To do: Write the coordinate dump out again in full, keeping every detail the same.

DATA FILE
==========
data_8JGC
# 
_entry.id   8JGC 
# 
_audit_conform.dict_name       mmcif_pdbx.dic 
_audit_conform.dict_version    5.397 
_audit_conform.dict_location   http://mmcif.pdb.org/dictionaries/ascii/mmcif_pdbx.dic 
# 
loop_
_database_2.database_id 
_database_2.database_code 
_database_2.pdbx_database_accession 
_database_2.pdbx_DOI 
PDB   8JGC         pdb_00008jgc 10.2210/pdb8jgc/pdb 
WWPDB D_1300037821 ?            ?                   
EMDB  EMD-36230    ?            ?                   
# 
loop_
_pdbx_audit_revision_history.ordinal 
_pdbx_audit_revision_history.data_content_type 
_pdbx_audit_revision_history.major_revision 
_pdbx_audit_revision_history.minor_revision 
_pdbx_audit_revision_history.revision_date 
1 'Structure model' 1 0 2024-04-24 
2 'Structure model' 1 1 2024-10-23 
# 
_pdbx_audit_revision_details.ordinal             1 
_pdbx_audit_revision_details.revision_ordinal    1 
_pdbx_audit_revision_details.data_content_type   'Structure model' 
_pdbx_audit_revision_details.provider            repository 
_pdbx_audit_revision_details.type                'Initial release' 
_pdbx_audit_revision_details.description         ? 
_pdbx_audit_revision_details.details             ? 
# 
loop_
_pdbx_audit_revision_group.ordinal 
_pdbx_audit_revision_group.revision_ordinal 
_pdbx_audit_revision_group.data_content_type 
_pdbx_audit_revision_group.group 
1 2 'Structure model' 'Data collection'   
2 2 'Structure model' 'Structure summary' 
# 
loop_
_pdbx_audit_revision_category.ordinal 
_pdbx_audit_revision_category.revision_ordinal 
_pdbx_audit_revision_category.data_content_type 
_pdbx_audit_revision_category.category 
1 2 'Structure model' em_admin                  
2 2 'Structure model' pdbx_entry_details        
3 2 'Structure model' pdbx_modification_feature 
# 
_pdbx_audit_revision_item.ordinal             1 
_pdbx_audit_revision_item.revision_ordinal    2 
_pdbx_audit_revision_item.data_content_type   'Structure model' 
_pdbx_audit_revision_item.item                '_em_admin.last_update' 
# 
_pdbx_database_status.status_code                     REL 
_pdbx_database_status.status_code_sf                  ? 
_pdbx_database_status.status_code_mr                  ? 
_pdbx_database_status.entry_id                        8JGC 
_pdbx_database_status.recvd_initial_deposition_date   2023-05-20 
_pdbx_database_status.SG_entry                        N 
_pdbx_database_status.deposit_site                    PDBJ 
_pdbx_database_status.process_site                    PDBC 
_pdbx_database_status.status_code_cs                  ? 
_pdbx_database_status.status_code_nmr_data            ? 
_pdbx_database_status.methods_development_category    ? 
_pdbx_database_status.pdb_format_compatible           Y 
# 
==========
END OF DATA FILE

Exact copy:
data_8JGC
# 
_entry.id   8JGC 
# 
_audit_conform.dict_name       mmcif_pdbx.dic 
_audit_conform.dict_version    5.397 
_audit_conform.dict_location   http://mmcif.pdb.org/dictionaries/ascii/mmcif_pdbx.dic 
# 
loop_
_database_2.database_id 
_database_2.database_code 
_database_2.pdbx_database_accession 
_database_2.pdbx_DOI 
PDB   8JGC         pdb_00008jgc 10.2210/pdb8jgc/pdb 
WWPDB D_1300037821 ?            ?                   
EMDB  EMD-36230    ?            ?                   
# 
loop_
_pdbx_audit_revision_history.ordinal 
_pdbx_audit_revision_history.data_content_type 
_pdbx_audit_revision_history.major_revision 
_pdbx_audit_revision_history.minor_revision 
_pdbx_audit_revision_history.revision_date 
1 'Structure model' 1 0 2024-04-24 
2 'Structure model' 1 1 2024-10-23 
# 
_pdbx_audit_revision_details.ordinal             1 
_pdbx_audit_revision_details.revision_ordinal    1 
_pdbx_audit_revision_details.data_content_type   'Structure model' 
_pdbx_audit_revision_details.provider            repository 
_pdbx_audit_revision_details.type                'Initial release' 
_pdbx_audit_revision_details.description         ? 
_pdbx_audit_revision_details.details             ? 
# 
loop_
_pdbx_audit_revision_group.ordinal 
_pdbx_audit_revision_group.revision_ordinal 
_pdbx_audit_revision_group.data_content_type 
_pdbx_audit_revision_group.group 
1 2 'Structure model' 'Data collection'   
2 2 'Structure model' 'Structure summary' 
# 
loop_
_pdbx_audit_revision_category.ordinal 
_pdbx_audit_revision_category.revision_ordinal 
_pdbx_audit_revision_category.data_content_type 
_pdbx_audit_revision_category.category 
1 2 'Structure model' em_admin                  
2 2 'Structure model' pdbx_entry_details        
3 2 'Structure model' pdbx_modification_feature 
# 
_pdbx_audit_revision_item.ordinal             1 
_pdbx_audit_revision_item.revision_ordinal    2 
_pdbx_audit_revision_item.data_content_type   'Structure model' 
_pdbx_audit_revision_item.item                '_em_admin.last_update' 
# 
_pdbx_database_status.status_code                     REL 
_pdbx_database_status.status_code_sf                  ? 
_pdbx_database_status.status_code_mr                  ? 
_pdbx_database_status.entry_id                        8JGC 
_pdbx_database_status.recvd_initial_deposition_date   2023-05-20 
_pdbx_database_status.SG_entry                        N 
_pdbx_database_status.deposit_site                    PDBJ 
_pdbx_database_status.process_site                    PDBC 
_pdbx_database_status.status_code_cs                  ? 
_pdbx_database_status.status_code_nmr_data            ? 
_pdbx_database_status.methods_development_category    ? 
_pdbx_database_status.pdb_format_compatible           Y 
# 